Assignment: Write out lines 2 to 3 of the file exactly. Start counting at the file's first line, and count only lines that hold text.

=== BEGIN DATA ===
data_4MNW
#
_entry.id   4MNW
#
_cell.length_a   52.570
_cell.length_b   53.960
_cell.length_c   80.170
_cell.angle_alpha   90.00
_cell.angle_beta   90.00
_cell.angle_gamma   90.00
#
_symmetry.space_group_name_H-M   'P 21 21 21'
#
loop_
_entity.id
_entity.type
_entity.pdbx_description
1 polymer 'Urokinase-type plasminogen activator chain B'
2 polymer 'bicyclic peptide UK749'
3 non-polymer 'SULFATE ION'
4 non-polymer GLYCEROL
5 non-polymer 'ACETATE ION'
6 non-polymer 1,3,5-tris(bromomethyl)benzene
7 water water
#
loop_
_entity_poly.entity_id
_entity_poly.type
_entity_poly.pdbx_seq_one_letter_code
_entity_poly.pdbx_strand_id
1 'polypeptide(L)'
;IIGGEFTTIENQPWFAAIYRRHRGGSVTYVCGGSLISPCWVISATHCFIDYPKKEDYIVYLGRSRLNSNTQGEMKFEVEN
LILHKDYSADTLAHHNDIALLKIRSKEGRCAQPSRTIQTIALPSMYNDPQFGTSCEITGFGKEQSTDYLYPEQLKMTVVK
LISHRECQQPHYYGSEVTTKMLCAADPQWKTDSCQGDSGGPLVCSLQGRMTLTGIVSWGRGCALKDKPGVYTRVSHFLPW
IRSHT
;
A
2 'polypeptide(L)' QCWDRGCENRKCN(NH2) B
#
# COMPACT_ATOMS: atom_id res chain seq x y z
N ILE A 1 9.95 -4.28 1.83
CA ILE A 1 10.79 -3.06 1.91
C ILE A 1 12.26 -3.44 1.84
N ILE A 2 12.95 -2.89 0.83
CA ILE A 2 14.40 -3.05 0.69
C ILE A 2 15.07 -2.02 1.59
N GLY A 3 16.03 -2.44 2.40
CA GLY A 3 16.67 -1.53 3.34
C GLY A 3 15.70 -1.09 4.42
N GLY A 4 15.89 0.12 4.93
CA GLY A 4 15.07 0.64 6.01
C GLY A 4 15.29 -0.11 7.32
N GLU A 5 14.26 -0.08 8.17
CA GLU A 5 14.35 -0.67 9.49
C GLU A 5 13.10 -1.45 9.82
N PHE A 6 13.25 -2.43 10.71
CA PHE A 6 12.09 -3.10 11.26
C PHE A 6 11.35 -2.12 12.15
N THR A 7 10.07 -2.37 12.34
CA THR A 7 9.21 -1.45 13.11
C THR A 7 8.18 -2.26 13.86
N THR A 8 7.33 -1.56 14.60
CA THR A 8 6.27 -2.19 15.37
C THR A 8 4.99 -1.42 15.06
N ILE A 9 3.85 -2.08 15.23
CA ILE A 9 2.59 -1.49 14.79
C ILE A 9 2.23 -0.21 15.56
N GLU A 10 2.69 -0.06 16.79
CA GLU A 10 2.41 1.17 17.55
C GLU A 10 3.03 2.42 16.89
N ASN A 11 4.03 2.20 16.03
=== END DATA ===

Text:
#
_entry.id   4MNW